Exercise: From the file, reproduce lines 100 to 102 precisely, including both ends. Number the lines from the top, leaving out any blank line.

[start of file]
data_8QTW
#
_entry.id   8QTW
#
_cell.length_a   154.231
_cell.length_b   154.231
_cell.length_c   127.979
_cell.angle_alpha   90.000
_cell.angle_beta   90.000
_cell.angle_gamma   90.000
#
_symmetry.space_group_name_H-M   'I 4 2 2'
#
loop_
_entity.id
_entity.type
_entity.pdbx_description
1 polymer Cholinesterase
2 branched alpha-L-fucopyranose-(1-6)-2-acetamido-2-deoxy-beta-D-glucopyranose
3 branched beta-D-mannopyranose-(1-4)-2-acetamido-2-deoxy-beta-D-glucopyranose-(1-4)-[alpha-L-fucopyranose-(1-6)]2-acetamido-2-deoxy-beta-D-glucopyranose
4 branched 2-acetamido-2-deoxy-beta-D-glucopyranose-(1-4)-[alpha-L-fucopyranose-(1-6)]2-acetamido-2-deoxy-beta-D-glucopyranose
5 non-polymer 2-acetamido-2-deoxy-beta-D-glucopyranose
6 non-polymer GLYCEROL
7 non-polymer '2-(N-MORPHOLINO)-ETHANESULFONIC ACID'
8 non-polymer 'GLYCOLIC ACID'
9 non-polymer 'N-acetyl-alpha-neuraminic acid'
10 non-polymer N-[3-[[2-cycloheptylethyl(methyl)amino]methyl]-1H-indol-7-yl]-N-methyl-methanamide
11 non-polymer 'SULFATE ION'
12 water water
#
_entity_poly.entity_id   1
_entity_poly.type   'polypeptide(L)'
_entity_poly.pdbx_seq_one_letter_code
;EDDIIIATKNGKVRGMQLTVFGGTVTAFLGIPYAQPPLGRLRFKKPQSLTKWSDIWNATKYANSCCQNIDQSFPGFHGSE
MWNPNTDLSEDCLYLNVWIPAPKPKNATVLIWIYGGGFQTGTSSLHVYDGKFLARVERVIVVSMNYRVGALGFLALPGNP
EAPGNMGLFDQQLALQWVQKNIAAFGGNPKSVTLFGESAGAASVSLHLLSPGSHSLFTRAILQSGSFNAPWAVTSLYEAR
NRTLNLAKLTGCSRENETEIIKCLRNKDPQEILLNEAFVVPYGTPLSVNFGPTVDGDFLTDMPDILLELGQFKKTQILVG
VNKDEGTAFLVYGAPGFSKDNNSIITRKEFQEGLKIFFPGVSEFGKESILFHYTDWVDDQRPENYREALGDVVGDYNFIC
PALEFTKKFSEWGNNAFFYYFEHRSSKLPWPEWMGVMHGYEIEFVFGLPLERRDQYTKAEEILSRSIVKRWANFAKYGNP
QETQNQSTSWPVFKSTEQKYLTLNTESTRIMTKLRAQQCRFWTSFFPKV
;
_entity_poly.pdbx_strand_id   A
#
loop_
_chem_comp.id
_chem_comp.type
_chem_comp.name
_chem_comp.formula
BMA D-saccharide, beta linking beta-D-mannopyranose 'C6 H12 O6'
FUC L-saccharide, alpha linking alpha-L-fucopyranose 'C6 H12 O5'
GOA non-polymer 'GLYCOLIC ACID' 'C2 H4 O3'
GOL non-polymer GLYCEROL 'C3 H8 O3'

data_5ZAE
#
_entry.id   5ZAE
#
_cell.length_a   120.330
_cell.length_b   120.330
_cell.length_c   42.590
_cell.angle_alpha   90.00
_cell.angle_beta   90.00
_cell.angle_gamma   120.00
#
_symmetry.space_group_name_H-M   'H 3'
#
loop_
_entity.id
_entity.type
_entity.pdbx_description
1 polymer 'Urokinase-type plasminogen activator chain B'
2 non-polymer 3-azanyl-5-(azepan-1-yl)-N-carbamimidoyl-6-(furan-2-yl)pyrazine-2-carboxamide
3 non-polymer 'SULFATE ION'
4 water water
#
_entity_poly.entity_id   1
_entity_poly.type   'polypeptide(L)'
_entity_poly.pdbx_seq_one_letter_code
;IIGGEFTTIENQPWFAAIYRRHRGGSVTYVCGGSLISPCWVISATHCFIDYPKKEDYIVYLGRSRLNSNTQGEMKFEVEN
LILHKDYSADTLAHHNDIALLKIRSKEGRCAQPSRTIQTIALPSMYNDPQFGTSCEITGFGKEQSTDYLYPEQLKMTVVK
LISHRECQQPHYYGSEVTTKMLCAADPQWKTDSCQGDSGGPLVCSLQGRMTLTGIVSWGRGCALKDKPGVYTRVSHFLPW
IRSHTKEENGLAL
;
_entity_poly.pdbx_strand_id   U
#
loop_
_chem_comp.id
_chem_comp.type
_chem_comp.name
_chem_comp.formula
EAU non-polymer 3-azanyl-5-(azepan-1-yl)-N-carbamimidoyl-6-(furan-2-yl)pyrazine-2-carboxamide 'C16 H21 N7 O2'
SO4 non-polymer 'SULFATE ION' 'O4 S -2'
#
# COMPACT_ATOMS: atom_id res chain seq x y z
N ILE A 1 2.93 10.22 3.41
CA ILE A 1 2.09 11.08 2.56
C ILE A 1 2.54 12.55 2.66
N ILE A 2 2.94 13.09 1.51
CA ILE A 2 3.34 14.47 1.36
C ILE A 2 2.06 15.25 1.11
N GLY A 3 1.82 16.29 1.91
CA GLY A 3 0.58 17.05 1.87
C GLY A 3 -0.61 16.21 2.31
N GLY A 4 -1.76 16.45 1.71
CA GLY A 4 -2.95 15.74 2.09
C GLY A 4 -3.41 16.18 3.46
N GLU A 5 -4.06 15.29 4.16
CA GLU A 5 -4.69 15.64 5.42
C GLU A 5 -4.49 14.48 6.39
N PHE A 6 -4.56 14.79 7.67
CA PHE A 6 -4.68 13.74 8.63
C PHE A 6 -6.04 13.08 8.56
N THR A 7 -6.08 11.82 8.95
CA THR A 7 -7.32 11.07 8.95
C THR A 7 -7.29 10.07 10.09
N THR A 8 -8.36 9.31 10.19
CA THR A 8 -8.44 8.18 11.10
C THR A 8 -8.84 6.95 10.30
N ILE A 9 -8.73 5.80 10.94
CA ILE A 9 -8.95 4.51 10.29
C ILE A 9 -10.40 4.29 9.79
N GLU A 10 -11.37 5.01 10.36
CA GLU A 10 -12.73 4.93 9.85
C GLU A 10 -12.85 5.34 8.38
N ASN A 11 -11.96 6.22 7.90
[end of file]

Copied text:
N GLY A 3 1.82 16.29 1.91
CA GLY A 3 0.58 17.05 1.87
C GLY A 3 -0.61 16.21 2.31